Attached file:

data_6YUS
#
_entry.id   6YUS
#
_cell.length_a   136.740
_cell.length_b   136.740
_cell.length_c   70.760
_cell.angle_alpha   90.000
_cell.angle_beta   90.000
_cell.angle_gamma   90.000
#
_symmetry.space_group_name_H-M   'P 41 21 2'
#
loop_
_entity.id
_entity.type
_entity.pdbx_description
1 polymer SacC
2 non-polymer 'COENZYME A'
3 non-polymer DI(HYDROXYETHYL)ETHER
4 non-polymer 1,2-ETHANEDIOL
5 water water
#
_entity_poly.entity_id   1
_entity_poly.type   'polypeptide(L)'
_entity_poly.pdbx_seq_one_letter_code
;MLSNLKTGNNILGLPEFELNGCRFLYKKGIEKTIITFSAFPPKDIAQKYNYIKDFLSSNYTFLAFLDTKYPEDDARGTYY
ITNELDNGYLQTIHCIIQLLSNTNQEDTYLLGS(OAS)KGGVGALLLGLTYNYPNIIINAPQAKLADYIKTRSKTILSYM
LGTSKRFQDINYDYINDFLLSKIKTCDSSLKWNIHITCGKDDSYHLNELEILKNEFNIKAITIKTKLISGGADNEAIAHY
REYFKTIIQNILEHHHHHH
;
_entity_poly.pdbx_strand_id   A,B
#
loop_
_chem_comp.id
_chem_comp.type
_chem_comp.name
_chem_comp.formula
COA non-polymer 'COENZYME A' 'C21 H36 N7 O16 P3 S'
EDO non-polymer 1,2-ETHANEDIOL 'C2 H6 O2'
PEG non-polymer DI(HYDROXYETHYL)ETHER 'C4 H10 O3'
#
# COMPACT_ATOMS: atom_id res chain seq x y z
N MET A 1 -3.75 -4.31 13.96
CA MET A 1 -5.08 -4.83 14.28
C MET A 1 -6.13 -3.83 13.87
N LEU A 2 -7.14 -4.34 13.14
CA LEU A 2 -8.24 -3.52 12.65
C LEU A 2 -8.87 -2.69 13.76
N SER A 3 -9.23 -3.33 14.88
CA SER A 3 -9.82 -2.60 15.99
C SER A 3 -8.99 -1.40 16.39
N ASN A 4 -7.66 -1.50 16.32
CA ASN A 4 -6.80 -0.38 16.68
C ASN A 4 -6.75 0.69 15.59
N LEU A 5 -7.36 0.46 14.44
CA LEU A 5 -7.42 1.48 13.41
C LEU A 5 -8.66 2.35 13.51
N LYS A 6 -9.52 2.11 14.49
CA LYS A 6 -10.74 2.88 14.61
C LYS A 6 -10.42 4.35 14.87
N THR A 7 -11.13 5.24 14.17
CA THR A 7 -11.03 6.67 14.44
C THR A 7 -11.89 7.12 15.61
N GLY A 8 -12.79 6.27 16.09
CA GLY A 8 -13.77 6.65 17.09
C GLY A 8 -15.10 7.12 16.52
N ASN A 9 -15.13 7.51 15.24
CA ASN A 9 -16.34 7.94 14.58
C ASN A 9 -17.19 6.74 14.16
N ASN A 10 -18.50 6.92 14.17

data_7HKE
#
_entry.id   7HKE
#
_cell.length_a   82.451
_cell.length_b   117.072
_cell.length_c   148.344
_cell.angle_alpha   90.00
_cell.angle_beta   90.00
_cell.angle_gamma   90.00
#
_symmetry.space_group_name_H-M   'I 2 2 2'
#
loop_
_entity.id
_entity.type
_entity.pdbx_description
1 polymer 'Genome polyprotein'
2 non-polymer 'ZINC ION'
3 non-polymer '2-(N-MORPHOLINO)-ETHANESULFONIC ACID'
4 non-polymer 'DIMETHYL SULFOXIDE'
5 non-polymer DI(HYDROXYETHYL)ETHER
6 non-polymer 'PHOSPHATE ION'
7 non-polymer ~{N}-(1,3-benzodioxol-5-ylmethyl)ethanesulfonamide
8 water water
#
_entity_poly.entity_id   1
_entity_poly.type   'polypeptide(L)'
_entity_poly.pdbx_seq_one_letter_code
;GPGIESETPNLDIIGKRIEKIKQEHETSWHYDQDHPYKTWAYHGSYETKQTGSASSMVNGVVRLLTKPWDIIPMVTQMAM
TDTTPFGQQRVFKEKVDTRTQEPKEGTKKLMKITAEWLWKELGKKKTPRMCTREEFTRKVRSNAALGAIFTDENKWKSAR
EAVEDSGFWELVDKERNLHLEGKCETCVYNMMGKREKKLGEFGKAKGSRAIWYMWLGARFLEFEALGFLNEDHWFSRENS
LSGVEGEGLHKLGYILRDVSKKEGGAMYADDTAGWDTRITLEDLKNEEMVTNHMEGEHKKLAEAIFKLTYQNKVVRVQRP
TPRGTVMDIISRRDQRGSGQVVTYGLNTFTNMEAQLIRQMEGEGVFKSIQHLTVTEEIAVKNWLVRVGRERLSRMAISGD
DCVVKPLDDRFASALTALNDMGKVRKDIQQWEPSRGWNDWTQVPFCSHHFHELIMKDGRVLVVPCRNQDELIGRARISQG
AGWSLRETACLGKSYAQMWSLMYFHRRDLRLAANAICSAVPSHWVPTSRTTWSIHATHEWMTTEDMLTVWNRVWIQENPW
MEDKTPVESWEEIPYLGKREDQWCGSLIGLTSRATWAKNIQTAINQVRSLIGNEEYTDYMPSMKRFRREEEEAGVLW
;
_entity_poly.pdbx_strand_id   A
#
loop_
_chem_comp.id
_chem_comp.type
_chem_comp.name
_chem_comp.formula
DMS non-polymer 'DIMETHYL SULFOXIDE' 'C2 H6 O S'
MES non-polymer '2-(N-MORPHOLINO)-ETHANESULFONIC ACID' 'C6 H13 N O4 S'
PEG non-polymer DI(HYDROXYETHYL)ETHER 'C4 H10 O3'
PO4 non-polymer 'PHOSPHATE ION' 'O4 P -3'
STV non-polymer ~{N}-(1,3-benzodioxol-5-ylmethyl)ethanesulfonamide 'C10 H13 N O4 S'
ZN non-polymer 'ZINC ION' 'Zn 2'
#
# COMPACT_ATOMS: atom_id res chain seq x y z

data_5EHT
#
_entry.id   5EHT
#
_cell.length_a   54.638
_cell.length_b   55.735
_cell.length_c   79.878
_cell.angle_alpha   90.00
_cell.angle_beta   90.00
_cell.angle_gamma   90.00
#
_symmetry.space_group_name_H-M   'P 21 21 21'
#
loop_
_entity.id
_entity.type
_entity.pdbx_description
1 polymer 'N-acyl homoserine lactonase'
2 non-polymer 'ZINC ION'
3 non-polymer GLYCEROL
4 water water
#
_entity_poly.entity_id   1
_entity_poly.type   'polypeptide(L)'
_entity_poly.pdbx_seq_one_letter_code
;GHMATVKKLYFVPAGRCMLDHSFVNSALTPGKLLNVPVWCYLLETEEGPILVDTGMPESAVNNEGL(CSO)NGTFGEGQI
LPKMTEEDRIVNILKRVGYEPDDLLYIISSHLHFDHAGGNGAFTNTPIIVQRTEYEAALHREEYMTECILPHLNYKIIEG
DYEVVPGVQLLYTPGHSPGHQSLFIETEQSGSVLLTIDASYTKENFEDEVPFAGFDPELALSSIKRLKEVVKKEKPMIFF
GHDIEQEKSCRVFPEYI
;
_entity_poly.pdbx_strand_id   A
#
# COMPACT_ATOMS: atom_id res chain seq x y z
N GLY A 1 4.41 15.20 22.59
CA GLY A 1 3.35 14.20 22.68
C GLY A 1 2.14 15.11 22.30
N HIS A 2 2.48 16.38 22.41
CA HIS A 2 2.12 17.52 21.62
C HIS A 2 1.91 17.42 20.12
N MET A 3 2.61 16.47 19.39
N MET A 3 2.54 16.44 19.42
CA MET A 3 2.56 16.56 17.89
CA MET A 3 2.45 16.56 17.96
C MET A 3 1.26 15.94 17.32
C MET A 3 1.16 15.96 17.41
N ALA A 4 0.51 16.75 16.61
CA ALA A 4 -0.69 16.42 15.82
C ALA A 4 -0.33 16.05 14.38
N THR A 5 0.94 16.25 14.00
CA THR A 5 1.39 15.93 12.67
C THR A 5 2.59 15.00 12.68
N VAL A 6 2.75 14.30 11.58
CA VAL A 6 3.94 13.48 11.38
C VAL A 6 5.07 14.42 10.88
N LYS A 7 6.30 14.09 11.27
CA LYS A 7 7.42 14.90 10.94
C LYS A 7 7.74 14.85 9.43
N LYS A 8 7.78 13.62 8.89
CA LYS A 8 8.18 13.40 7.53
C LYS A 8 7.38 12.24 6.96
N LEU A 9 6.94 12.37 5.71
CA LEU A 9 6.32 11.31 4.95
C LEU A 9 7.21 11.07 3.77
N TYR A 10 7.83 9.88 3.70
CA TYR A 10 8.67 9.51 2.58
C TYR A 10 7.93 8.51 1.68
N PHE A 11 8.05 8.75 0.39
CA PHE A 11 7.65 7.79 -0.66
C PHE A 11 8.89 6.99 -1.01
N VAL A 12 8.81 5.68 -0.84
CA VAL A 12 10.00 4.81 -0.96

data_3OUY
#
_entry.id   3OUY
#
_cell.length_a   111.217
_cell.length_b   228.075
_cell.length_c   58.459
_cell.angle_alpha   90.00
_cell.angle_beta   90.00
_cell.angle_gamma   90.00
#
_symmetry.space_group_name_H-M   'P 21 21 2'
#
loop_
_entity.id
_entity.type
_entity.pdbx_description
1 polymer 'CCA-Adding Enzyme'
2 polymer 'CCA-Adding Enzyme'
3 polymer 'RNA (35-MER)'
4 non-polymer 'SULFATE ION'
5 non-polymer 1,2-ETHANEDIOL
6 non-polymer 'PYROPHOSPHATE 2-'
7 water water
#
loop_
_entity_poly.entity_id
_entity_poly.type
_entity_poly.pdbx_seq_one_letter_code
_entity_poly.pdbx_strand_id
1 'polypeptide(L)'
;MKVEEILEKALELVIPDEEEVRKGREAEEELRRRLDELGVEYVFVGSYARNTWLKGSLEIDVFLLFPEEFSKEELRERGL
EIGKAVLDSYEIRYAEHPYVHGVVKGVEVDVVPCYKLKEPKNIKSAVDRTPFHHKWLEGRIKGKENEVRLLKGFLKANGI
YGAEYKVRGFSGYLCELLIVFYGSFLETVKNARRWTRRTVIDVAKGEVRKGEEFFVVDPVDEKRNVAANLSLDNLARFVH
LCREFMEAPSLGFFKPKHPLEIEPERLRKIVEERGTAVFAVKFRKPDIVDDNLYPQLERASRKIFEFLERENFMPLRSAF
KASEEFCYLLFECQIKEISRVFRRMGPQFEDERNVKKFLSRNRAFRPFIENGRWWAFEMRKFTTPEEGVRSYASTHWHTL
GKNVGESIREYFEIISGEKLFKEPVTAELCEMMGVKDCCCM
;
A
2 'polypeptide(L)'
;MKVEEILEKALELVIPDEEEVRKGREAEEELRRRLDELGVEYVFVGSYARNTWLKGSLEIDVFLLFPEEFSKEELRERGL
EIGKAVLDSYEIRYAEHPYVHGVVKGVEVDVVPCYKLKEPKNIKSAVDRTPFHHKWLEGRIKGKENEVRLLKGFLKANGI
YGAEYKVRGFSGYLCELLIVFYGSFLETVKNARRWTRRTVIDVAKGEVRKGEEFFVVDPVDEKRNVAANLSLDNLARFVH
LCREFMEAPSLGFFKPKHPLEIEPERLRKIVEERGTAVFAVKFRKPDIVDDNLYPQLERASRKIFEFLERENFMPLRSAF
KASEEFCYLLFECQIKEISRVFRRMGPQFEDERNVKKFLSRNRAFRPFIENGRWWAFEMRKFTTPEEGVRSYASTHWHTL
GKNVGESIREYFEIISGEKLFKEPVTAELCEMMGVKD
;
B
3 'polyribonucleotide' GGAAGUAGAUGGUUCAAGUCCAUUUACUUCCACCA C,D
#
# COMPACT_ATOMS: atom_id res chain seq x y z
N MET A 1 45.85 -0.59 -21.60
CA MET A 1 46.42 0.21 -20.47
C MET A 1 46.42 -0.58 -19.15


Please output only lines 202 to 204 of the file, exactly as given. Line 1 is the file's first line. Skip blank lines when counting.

_cell.length_c   58.459
_cell.angle_alpha   90.00
_cell.angle_beta   90.00